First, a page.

The non-geeks probably just shrugged, and even some of the geeks. But when I saw that headline today it gave me a moment's pause. Just a few years ago it was a big deal when Intel and AMD managed to push chips to the 250nm mark, that was around 2000. Within a decade of that they're looking to be at 22nm, more than an order of magnitude smaller. For then non-geeks, a nm is nanometer, one billionth of a meter. A human hair is roughly 80,000nm in width. The measurements refer to the minimum size of components that can be etched onto a silicon chip. Current chips like the Pentium and Athlon are mostly 90nm now, and most of the industry is at worst 130nm and at best 65nm. The smaller you can make the transistors, interconnects, etc, the faster you can run the chip. Also, the smaller the area the same number of transistors use, and hence the more chips you can make from a given silicon wafer, which brings costs down. So the finer the resolution, the more powerful and less expensive the chips get.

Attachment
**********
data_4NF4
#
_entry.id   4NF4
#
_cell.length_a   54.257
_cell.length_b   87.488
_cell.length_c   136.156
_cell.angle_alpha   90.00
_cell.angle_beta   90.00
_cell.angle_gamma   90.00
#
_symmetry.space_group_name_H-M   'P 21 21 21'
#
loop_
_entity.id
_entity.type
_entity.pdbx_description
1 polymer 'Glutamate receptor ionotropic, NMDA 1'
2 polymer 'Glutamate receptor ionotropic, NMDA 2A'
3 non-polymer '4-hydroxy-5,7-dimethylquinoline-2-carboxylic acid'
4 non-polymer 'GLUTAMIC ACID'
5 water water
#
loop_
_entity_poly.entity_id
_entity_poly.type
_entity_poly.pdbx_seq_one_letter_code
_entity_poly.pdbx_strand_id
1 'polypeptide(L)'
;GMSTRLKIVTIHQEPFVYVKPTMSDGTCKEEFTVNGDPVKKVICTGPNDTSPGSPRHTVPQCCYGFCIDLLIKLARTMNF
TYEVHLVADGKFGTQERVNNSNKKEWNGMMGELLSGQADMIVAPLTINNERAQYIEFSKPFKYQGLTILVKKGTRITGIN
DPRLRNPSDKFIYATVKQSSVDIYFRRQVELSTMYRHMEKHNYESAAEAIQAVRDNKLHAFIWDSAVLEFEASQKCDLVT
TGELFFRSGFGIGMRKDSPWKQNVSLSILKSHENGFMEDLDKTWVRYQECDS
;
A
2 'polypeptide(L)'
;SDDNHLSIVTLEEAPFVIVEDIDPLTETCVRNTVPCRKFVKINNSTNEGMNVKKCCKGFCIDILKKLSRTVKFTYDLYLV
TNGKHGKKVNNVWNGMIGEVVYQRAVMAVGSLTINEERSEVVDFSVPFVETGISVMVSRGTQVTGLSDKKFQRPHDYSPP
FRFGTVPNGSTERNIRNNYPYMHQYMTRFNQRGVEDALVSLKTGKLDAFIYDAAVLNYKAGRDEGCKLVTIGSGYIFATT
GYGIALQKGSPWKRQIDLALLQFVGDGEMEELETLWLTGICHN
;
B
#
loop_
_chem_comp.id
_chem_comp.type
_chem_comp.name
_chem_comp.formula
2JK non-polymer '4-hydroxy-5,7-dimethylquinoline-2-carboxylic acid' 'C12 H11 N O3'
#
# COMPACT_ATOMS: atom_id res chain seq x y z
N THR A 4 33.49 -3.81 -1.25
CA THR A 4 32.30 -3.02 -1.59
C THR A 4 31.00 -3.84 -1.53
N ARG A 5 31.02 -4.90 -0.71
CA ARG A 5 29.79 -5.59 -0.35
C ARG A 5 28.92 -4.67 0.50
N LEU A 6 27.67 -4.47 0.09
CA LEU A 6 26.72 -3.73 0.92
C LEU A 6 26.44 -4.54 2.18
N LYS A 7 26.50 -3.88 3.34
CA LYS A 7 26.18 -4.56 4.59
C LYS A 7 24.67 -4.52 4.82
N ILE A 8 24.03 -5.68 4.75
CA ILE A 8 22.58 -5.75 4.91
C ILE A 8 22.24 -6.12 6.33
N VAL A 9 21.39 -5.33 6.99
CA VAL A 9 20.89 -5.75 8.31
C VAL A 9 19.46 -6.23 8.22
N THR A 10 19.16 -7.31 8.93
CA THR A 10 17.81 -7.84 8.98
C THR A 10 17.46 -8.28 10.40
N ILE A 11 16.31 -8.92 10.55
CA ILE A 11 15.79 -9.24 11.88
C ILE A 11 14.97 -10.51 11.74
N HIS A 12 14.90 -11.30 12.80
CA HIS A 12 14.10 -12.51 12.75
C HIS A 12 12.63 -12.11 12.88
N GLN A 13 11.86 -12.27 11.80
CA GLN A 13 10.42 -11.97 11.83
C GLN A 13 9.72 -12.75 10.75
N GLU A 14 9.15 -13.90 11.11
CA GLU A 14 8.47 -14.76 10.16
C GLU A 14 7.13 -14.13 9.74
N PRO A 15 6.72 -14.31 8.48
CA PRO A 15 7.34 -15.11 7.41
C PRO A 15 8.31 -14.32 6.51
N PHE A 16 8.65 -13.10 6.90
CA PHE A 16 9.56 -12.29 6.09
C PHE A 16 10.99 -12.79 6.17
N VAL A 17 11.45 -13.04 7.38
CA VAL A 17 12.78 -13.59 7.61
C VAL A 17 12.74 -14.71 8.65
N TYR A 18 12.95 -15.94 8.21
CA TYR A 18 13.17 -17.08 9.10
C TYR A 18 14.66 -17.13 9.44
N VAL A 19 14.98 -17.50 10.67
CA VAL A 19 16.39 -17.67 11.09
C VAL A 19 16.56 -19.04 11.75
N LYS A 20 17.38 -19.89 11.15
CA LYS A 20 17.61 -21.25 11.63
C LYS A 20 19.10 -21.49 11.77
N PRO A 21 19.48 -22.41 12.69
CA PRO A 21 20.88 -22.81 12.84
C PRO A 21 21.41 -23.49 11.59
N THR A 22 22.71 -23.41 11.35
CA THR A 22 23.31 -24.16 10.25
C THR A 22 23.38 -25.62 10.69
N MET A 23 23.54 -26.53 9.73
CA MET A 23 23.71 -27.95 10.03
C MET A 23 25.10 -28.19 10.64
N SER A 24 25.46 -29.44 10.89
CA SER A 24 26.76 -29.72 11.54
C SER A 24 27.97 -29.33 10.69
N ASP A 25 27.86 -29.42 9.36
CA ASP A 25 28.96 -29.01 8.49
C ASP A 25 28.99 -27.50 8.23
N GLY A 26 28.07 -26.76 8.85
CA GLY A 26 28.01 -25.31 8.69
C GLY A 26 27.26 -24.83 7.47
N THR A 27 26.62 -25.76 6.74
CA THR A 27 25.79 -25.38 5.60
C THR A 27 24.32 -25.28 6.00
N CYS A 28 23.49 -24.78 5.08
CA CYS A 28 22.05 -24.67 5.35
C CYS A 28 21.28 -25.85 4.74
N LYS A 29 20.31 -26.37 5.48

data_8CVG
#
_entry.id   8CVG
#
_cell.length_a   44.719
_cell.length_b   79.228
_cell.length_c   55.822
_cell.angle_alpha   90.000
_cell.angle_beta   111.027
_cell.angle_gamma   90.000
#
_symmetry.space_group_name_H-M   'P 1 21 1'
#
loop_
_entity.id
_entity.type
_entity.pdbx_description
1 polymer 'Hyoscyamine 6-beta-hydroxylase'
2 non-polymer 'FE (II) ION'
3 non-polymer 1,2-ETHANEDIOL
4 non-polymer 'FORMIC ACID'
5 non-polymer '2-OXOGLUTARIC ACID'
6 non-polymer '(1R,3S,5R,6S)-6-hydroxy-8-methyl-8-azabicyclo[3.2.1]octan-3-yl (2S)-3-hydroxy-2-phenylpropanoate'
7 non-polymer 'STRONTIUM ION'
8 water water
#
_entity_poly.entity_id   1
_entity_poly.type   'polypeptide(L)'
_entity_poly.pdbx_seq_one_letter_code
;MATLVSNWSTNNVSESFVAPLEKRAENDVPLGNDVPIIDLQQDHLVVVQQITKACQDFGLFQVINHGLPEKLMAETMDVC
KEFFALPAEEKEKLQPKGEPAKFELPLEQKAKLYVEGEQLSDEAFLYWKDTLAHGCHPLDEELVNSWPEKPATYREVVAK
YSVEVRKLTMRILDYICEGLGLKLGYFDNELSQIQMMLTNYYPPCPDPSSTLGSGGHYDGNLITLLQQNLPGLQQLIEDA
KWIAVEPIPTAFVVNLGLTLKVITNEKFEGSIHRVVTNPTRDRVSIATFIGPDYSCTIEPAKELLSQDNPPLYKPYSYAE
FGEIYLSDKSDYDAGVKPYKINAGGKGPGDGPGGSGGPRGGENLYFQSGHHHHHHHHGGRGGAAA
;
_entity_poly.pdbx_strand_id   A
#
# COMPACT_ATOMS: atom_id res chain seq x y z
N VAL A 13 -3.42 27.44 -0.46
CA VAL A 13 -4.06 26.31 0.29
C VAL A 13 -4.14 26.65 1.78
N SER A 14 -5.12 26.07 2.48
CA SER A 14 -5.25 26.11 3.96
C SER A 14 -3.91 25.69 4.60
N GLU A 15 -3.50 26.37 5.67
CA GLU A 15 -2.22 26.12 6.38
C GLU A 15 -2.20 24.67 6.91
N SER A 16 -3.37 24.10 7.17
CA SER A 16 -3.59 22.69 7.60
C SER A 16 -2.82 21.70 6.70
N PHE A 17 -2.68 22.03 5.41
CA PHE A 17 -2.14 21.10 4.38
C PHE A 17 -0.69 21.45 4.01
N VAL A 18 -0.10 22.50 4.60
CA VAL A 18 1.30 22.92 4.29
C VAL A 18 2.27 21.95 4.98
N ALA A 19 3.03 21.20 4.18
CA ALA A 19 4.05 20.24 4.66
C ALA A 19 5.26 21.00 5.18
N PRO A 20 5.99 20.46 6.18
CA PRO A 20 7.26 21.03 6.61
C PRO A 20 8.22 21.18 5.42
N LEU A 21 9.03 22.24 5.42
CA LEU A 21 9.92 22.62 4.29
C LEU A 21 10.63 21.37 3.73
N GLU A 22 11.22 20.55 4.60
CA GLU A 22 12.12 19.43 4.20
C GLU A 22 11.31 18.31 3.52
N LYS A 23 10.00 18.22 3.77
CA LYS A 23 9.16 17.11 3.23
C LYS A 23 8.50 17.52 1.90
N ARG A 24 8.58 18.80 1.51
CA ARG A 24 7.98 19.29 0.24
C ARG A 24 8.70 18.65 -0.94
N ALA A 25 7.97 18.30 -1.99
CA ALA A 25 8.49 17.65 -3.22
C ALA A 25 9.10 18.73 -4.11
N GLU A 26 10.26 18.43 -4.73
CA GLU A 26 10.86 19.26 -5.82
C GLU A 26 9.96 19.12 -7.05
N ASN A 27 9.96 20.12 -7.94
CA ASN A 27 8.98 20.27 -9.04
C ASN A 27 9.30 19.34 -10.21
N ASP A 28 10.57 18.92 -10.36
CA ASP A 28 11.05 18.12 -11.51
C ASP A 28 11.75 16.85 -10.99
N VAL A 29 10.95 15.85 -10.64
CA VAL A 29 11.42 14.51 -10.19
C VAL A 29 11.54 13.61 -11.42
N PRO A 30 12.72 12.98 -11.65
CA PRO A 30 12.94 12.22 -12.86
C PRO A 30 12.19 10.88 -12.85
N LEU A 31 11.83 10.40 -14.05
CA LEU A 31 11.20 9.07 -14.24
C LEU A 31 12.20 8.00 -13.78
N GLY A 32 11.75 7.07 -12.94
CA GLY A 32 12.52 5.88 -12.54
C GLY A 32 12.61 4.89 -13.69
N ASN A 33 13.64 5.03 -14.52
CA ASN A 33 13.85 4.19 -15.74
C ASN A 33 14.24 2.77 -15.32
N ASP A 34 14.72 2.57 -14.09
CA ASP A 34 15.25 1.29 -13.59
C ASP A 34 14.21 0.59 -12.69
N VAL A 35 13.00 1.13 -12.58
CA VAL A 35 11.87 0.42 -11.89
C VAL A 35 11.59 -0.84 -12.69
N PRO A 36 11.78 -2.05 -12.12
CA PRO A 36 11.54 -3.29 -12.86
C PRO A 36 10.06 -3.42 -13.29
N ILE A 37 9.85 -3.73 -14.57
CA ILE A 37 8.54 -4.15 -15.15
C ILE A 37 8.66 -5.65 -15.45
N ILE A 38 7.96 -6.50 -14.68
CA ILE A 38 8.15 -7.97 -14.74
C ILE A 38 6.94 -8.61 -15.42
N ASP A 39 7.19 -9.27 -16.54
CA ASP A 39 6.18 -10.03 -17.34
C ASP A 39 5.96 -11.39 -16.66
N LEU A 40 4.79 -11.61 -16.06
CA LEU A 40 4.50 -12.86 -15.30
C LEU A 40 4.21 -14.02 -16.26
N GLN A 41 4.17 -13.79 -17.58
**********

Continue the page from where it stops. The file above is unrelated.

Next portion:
Anyway, as a geek, seeing them pushing into realms that, just a few years ago, 'experts' were saying would be 'impossible' to reach, just makes me sit back for a moment and marvel at the rapid march we're on.